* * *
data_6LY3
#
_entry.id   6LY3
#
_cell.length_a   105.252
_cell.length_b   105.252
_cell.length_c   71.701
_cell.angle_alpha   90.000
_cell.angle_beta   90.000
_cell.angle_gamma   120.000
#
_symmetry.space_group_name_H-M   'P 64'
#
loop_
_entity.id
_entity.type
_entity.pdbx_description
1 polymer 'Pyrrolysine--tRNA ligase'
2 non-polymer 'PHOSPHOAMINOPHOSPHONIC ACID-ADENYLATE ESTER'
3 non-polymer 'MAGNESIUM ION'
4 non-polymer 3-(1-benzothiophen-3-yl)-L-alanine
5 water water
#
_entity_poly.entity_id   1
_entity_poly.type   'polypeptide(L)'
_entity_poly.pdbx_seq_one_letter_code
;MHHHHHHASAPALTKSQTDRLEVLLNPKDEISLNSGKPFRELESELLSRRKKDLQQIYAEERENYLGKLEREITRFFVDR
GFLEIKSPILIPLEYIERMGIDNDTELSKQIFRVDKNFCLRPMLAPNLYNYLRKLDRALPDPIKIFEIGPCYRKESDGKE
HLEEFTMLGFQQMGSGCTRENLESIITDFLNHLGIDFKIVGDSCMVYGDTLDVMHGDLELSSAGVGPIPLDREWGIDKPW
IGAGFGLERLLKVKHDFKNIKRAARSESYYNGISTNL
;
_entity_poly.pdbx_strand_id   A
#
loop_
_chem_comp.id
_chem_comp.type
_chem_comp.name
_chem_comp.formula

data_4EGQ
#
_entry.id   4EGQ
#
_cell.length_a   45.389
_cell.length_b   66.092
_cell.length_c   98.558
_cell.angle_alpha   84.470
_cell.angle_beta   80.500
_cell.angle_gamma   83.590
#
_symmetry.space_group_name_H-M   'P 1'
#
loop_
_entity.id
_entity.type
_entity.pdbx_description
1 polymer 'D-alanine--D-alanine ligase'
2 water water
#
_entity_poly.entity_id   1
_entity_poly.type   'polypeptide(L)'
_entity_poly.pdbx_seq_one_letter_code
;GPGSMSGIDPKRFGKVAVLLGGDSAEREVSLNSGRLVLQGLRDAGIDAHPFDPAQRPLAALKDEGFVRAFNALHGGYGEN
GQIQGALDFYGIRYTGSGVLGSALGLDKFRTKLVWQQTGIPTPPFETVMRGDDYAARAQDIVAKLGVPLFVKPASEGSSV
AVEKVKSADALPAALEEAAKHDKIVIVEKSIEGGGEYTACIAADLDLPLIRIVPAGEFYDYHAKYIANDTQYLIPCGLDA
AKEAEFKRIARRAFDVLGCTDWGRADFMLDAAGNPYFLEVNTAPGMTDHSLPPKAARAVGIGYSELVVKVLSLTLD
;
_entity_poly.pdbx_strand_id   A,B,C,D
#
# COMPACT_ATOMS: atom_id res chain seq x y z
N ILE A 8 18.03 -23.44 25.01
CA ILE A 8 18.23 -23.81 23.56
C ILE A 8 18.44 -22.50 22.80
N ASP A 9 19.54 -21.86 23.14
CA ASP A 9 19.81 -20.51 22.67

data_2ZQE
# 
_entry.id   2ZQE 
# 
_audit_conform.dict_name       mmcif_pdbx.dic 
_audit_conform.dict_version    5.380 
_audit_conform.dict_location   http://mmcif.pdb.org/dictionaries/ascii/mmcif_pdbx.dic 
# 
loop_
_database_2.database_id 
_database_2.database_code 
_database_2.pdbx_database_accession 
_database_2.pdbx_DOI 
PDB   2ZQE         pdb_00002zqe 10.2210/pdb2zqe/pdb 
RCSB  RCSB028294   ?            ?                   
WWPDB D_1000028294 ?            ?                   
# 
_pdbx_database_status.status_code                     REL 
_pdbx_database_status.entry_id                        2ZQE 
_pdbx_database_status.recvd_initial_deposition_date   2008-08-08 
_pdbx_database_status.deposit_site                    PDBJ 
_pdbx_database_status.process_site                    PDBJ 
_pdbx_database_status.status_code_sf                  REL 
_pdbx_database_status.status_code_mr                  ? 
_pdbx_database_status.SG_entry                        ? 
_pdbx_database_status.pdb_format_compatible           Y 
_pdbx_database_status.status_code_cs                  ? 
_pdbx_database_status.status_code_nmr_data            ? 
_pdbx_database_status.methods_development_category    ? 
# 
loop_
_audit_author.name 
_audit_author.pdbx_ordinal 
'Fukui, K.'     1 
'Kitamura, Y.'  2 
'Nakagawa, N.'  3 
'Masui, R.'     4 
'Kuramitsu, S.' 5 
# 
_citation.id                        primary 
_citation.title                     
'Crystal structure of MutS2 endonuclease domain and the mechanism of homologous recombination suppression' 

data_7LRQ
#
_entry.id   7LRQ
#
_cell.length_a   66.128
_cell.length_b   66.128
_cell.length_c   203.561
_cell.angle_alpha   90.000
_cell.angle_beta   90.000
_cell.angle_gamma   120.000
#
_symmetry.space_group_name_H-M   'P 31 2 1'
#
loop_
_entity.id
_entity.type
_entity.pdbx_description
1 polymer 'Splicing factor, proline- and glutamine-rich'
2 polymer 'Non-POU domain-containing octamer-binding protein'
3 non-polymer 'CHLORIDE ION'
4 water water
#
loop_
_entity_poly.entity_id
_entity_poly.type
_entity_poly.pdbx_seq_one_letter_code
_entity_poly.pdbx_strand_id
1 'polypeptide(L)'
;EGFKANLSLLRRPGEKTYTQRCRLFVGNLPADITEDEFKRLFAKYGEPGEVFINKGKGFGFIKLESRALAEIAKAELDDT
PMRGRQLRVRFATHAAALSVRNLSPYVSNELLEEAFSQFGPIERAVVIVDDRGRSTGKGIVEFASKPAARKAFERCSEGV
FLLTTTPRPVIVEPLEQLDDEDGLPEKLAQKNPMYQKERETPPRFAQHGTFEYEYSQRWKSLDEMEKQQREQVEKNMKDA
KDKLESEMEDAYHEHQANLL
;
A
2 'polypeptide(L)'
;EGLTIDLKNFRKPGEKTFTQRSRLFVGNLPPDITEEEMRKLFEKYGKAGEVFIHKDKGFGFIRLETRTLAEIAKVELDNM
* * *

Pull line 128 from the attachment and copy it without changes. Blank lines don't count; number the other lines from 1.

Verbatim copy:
_symmetry.space_group_name_H-M   'P 31 2 1'